Living from dividends in retirement. I did an interview with a reporter from the Dow Jones news service on May 20* about living from dividends in retirement. I gave Monica Gutschi some of my best arguments gleaned over well more than two decades of following the dividend growth strategy. Here's the summary of my before and after interview notes. ♣ Well before you retire, you gradually build up a portfolio of common stock in quality companies with a good record for providing increasing dividends. You hold them into retirement. You must have the patience to hold the stocks for years … the stamina to hold through the vagaries of the market. It could take some 15 years for serious cash to be generated. I was asked about conventional wisdom says you switch to bonds in retirement. “It's bunk.” After years of holding your common stocks they will be providing double-digit yields because of dividend growth. Why on earth would one switch to a lower yield, fixed-income instruments? Bond prices fluctuate too. It's the income these stocks eventually generate you are after… the growing income. Common stocks that provide a growing income become more valuable as the years go by. ♣ If you had purchased 1000 shares of Toromont (TIH) on January 1st ten years ago for $8,130, your yield now would be 7.4% and the shares worth $27,790 (more than three times as much). Not bad, eh. After 15 years, it’s even better. Your yield would be 17.4% as the cost of the 1,000 shares in 1995 would have been only $3,445. (The Toromont data is courtesy of MacDougall, MacDougall and MacTier.) ♣ My wife and I own a lot of shares with double-digit dividend yields. And I’m talking yield, note. I'm not counting capital gains (from $3,445 to $27,790) in the 17.4%. The TransCanada I bought in 2000, after its dividend reduction, now yields 12.9%, Our Canadian Utilities purchased in 1992, yields 12.6% now. Our Fortis from 1995 yields 16.9%. Great West Life, luckily purchased in March 2009, yields 8.7%. I gave the Dow Jones reporter more yield examples after holding these common shares for 15 years: BNS 29%, Power 24.5%, Enbridge 23.7%, Metro 20.8%, CNR 32%. On more recent purchases, our yields are much lower, of course, because the dividends have not yet had time to build. Are you patient? Here’s the key point: with dividend growth, your capital grows too. You can eat into capital in retirement (we do) and still not touch your original investment. Here’s another bonus: there's next to no tax on our Canadian dividend income for most people. Interest on bonds is fully taxed, and it's fixed. Me switch to bonds in retirement? No way! ♣ You are still worried about a short-term fall in stock prices? Right? Once you retire, you could keep a year's income needs in par-value account so you do not have to sell. Do not sell if there's a rout. Control your behaviour. Hold for the growing dividends. Hold as Warren Buffett does. The strategy works. We have been working it. Sure there is the odd dud: Manulife reduced its dividend last year. But all the non-financial stocks in my list, except one, increased their dividends in 2009. The stalwarts more than make up for the odd reduction. ♣ Since talking with the Dow Jones reporter, I've completed figures on another stock we bought 20 years ago, in 1990. The price was $364 for 100 shares. In 2009, the average of the high and low price, times 100, was $3,659. That's up 905%. But we are not selling. The dividend is up from .25 in 1990 to $1.96. That's up 684%. We now earn about 54% on our initial investment. In other words, we get a bit more than half our investment back this year alone. As the dividend grew, so did the price of these BNS shares. YES!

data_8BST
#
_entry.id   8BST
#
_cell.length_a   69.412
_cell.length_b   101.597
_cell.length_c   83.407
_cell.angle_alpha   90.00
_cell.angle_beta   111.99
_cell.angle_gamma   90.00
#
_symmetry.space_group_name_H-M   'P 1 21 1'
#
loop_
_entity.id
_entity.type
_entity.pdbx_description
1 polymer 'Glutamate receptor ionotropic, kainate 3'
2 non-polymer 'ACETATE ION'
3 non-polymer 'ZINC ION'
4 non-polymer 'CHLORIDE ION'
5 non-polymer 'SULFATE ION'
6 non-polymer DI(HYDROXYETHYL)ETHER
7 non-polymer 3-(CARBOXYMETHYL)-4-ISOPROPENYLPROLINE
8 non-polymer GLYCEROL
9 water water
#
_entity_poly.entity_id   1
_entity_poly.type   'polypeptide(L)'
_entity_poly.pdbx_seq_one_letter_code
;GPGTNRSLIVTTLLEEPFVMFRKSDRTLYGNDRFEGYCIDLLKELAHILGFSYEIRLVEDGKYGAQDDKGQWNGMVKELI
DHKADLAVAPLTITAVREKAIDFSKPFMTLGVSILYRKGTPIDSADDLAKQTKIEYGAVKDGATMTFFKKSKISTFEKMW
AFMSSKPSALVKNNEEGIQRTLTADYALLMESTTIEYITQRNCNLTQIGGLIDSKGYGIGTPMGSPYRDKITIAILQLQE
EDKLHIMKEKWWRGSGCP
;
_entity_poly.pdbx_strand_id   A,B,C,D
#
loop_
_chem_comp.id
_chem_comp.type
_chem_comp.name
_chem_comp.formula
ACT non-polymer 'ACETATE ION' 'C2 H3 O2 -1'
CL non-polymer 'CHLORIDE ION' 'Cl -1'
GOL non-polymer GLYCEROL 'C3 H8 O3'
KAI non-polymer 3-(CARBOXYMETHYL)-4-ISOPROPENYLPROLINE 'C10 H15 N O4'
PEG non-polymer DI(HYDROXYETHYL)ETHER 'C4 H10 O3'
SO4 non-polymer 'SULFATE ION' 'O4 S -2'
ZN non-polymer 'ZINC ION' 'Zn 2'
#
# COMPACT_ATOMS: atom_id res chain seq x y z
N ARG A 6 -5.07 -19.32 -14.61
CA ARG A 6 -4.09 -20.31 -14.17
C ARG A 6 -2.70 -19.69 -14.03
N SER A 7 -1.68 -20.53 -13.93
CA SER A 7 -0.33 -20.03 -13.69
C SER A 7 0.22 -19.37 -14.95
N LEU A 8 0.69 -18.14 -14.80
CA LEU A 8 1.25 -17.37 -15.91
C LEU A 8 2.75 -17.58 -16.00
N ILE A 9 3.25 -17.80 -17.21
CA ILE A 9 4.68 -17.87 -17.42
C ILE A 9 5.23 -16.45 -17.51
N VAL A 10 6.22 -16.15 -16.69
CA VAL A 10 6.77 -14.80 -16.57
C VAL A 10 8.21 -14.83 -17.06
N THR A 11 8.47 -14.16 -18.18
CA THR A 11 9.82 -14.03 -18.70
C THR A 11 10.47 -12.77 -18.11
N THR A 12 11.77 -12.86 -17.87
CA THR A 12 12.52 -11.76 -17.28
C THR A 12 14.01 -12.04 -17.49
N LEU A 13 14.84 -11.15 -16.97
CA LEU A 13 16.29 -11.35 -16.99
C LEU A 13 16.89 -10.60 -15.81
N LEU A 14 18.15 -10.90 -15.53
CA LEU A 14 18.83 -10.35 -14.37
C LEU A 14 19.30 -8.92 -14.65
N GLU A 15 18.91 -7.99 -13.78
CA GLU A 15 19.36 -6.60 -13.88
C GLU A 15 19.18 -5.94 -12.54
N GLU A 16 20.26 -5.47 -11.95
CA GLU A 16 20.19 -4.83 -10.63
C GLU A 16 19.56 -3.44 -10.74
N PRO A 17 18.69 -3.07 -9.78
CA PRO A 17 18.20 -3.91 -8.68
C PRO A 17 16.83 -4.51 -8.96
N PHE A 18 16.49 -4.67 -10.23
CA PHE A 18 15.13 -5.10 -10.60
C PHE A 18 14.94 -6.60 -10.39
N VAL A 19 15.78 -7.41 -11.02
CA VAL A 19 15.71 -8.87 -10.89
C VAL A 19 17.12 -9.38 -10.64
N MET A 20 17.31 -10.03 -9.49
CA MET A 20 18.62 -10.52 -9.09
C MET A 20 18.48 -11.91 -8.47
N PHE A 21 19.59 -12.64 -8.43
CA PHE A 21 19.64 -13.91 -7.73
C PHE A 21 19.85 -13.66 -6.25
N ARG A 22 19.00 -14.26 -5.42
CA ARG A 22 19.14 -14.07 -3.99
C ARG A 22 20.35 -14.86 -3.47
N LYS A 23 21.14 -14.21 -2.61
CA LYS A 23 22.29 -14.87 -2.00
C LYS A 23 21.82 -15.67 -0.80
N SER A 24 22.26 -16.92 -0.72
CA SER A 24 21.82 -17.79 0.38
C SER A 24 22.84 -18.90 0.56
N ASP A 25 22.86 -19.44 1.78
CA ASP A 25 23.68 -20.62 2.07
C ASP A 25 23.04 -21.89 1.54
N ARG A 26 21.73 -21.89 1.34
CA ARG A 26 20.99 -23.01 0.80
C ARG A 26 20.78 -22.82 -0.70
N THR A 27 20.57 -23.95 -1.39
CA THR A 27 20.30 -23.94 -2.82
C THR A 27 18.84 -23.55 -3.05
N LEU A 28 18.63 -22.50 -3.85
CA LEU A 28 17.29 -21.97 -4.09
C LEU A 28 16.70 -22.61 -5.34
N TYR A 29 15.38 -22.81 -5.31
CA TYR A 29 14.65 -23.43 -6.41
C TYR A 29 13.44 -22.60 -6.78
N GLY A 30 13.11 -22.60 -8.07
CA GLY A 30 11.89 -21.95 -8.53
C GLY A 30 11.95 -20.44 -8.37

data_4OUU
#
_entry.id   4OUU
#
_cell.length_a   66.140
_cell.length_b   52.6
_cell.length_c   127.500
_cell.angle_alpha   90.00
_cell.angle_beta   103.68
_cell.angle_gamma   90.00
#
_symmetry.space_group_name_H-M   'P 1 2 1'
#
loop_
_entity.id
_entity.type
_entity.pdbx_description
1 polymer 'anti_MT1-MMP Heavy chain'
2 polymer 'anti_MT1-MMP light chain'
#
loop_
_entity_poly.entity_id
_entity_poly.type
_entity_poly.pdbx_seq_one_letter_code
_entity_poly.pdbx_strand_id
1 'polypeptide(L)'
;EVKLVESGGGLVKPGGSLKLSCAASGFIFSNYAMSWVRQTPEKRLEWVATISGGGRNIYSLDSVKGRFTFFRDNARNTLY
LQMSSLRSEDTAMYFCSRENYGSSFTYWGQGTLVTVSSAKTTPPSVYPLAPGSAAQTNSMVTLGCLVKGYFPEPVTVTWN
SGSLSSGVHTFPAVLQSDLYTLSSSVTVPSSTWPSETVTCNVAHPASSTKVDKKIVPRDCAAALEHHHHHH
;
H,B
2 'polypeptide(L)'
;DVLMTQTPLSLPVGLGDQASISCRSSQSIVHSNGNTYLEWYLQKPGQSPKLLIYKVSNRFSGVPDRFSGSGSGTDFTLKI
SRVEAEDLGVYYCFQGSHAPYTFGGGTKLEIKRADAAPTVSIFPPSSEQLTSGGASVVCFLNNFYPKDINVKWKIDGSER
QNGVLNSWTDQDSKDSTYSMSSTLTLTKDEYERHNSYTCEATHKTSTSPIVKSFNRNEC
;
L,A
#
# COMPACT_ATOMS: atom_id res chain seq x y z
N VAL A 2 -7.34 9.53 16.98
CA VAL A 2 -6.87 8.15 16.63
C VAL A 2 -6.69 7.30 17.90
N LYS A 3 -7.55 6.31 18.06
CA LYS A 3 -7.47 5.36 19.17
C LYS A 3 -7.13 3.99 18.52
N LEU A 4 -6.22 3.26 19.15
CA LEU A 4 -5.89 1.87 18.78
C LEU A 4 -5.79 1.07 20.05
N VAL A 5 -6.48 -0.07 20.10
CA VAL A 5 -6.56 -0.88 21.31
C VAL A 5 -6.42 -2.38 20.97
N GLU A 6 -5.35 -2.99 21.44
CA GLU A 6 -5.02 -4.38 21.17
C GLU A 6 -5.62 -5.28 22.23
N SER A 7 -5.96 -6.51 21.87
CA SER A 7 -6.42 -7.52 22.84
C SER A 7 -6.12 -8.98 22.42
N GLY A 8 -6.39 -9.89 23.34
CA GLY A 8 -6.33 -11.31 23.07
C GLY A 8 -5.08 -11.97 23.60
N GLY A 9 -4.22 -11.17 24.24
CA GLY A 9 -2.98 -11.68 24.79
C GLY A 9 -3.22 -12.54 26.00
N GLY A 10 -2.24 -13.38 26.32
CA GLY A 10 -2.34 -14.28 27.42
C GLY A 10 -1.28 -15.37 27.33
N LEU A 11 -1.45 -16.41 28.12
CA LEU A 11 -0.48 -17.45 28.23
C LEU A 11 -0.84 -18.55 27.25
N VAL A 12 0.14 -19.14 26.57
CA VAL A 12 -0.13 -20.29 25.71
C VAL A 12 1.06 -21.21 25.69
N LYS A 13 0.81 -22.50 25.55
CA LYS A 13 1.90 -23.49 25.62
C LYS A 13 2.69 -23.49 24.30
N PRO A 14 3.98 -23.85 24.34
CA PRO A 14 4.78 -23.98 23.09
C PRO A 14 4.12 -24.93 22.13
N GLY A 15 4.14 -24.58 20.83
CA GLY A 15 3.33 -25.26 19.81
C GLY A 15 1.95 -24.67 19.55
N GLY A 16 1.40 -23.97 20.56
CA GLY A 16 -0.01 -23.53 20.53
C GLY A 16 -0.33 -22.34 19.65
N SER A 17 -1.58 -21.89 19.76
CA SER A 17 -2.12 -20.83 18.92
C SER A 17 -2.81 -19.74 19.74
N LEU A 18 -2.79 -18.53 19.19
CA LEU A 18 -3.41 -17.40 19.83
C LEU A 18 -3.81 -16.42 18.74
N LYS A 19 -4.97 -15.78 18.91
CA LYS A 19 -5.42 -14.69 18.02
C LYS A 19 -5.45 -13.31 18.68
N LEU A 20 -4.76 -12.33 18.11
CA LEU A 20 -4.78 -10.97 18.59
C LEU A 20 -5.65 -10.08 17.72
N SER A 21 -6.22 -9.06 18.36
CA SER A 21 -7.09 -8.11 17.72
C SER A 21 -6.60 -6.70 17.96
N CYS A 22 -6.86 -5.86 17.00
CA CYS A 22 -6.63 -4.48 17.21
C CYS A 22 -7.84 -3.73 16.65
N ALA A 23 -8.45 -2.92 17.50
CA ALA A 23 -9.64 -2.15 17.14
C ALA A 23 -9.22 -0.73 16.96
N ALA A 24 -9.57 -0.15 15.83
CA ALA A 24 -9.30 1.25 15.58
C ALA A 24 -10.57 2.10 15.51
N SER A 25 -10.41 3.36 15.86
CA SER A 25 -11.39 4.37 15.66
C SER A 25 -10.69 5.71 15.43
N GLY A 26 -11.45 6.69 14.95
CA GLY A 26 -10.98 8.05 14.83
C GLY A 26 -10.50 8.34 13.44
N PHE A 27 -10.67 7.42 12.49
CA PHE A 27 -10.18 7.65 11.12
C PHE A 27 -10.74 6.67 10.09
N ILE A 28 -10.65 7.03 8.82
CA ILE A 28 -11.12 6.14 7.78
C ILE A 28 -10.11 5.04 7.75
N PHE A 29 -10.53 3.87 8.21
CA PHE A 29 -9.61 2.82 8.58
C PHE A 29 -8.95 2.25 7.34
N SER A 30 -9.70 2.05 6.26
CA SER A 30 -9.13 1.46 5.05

* The column was posted on the Wall Street Journal site on May 26 2010 ‘A strategy that pays dividends’. The column is not available without a subscription. This is why I keyed in these notes. It boils down to this: you can live from dividends in retirement and eat into profits without touching your original stash if you are a patient and disciplined person. It's simple. Buy and hold top quality dividend-growing stocks.